Think you’ve been blacklisted by a casting office? Here are a few things to consider from the casting side. Lana’s latest column, courtesy of Backstage.
In response to my article, 10 Tips for Surviving a Bad Audition, an actor I know sent us this (edited) message:
You speak of a “next time.” What if it takes an actor literally years to get another opportunity to audition? If an actor blows it in 2009 and hasn’t been called in for a decent role since—in spite of keeping up with classes, losing weight, keeping a current look and headshots to match, in spite of lots of self-reflection and therapy, in spite of doing all the things you recommend, but still can’t get a foot in the door anymore—what then? I would love to hear your thoughts about how an actor can survive being blacklisted, and advice on how to redeem oneself. Thanks!
Surprised that she thought our office had blacklisted her, we contacted her for further information. She described a disastrous appearance on a show we’d cast her in a few years back, and thought that we’d stopped calling her due to bad reports from production. She lamented having only had four auditions in four years, and regretted having fallen out of our graces.
It was enlightening to hear her side of the story, and easy to see how she had come to this interpretation of events. We appreciated her candor. The funny thing was, we didn’t consider the actor blacklisted at all!
Her message taught us a few things about how the casting process feels from the actor’s side. Here are a few things to consider from the casting side.
1. Are you sure you’ve been blacklisted? We never heard a peep from production regarding this actor’s performance. As far as we knew, she’d done a great job. And she had a memorable turn in a feature film we cast a while back, so for us, there was no problem! (See also Tip #5 on blunders from my last article.)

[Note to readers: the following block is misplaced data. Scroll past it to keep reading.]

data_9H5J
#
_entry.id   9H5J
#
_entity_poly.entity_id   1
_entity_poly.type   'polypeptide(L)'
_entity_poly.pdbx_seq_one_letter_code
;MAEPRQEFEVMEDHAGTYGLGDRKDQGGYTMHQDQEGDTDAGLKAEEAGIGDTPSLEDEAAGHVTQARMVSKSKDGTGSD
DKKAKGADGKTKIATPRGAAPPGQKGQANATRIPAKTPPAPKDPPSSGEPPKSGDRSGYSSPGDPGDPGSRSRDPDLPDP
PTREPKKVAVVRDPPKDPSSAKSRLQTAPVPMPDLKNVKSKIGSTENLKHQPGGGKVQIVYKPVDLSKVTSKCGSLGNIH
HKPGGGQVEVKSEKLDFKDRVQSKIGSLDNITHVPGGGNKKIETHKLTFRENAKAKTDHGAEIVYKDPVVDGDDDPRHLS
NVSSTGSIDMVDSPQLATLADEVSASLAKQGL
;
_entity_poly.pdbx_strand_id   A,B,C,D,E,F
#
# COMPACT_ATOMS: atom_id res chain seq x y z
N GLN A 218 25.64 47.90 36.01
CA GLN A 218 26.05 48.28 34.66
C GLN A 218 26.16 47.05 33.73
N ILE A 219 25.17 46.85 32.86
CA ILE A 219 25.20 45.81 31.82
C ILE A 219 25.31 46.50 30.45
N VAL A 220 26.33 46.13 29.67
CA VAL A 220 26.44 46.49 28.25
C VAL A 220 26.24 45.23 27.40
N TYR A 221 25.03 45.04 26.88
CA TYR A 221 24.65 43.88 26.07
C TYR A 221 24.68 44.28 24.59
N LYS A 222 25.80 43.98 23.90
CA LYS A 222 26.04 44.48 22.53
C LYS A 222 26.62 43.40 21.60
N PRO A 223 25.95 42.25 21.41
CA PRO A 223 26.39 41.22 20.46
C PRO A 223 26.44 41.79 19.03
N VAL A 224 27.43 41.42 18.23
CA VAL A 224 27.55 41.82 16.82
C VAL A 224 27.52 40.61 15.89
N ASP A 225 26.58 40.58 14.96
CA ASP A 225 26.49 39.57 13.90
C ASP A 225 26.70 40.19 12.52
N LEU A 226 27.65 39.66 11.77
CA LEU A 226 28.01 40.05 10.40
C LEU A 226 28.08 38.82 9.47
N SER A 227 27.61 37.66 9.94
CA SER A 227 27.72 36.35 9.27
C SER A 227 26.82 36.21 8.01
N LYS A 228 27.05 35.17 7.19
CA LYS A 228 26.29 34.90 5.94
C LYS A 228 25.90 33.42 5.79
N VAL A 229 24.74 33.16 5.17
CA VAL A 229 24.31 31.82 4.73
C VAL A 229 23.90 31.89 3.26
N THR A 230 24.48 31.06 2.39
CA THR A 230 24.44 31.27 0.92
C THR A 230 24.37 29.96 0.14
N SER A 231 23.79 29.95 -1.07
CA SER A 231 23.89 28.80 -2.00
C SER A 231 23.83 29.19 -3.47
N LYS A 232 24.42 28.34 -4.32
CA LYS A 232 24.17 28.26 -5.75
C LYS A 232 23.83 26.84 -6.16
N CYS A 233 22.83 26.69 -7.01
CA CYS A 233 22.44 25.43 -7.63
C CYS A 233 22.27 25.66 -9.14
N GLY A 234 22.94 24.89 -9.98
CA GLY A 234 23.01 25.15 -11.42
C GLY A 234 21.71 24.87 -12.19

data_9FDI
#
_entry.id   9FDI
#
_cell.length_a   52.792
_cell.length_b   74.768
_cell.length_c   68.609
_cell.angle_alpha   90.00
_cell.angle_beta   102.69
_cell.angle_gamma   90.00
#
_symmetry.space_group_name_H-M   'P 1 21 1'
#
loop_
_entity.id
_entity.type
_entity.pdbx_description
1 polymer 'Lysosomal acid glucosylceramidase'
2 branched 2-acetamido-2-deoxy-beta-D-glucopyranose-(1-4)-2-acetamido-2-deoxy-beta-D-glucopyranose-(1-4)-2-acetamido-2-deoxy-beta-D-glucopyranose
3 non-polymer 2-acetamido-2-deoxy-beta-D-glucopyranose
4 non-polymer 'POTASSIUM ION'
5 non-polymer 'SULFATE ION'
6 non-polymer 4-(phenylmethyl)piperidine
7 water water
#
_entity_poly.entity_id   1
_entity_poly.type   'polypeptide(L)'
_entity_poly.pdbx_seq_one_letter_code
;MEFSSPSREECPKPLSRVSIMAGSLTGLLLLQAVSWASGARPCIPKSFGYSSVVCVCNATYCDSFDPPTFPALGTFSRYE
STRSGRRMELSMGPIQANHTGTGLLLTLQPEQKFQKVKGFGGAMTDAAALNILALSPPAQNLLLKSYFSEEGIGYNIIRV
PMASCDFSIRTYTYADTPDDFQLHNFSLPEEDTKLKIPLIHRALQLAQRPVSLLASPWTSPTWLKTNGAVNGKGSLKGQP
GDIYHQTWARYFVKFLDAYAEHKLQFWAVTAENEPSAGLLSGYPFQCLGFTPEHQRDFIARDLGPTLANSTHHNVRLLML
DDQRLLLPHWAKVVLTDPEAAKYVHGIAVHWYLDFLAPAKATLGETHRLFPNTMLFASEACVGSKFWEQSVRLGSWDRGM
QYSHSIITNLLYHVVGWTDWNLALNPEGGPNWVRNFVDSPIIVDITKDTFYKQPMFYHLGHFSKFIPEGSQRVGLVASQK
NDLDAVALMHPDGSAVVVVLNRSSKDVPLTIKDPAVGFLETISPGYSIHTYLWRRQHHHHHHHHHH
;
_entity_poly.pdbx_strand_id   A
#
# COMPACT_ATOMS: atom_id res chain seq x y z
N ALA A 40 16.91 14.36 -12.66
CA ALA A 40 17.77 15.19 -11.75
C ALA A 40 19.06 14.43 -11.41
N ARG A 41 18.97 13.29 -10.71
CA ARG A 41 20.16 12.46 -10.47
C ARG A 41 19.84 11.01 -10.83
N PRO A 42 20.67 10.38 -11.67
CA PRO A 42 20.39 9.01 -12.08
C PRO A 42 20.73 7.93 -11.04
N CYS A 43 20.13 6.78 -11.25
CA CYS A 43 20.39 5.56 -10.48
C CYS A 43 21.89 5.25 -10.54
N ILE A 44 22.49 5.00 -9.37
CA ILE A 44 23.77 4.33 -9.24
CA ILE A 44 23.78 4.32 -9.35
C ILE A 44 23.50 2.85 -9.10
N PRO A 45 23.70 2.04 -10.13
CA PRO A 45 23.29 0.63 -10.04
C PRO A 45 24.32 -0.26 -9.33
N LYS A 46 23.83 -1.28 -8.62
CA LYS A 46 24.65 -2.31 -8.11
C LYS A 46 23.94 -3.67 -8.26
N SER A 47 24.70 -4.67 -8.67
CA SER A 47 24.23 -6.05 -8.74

2. Find out if you’re really to blame before you start blaming yourself. Sometimes productions and casting sessions themselves are stressful, disorganized, and rife with conflict. Actors may be unaware of the climate they’re walking into and blame themselves when tensions flare.
3. Try not to take things so personally. It’s not always about you. Not long after I started casting, an actor I knew to be talented seemed very nervous in the audition room. When I asked if everything was okay, she burst into tears, saying that we hadn’t called her in to read a single time since her first audition for me six months prior. She thought she’d been blacklisted.
The truth was, I had only just opened up shop, and had hardly landed any casting jobs myself during that period. It wasn’t that her first reading was terrible. It was that I was unemployed!
4. Consider other possible reasons why the phone may have stopped ringing. These are not in any way directed at the actors above, but are general reasons why an actor may not be getting called in.
We love you, but…
Things are dead around the casting office.
We’re casting a film and there are no roles in the script for your type.
We’re casting only one TV series, and you’ve already appeared on it.
We’re casting mostly non-union gigs, and you’re union.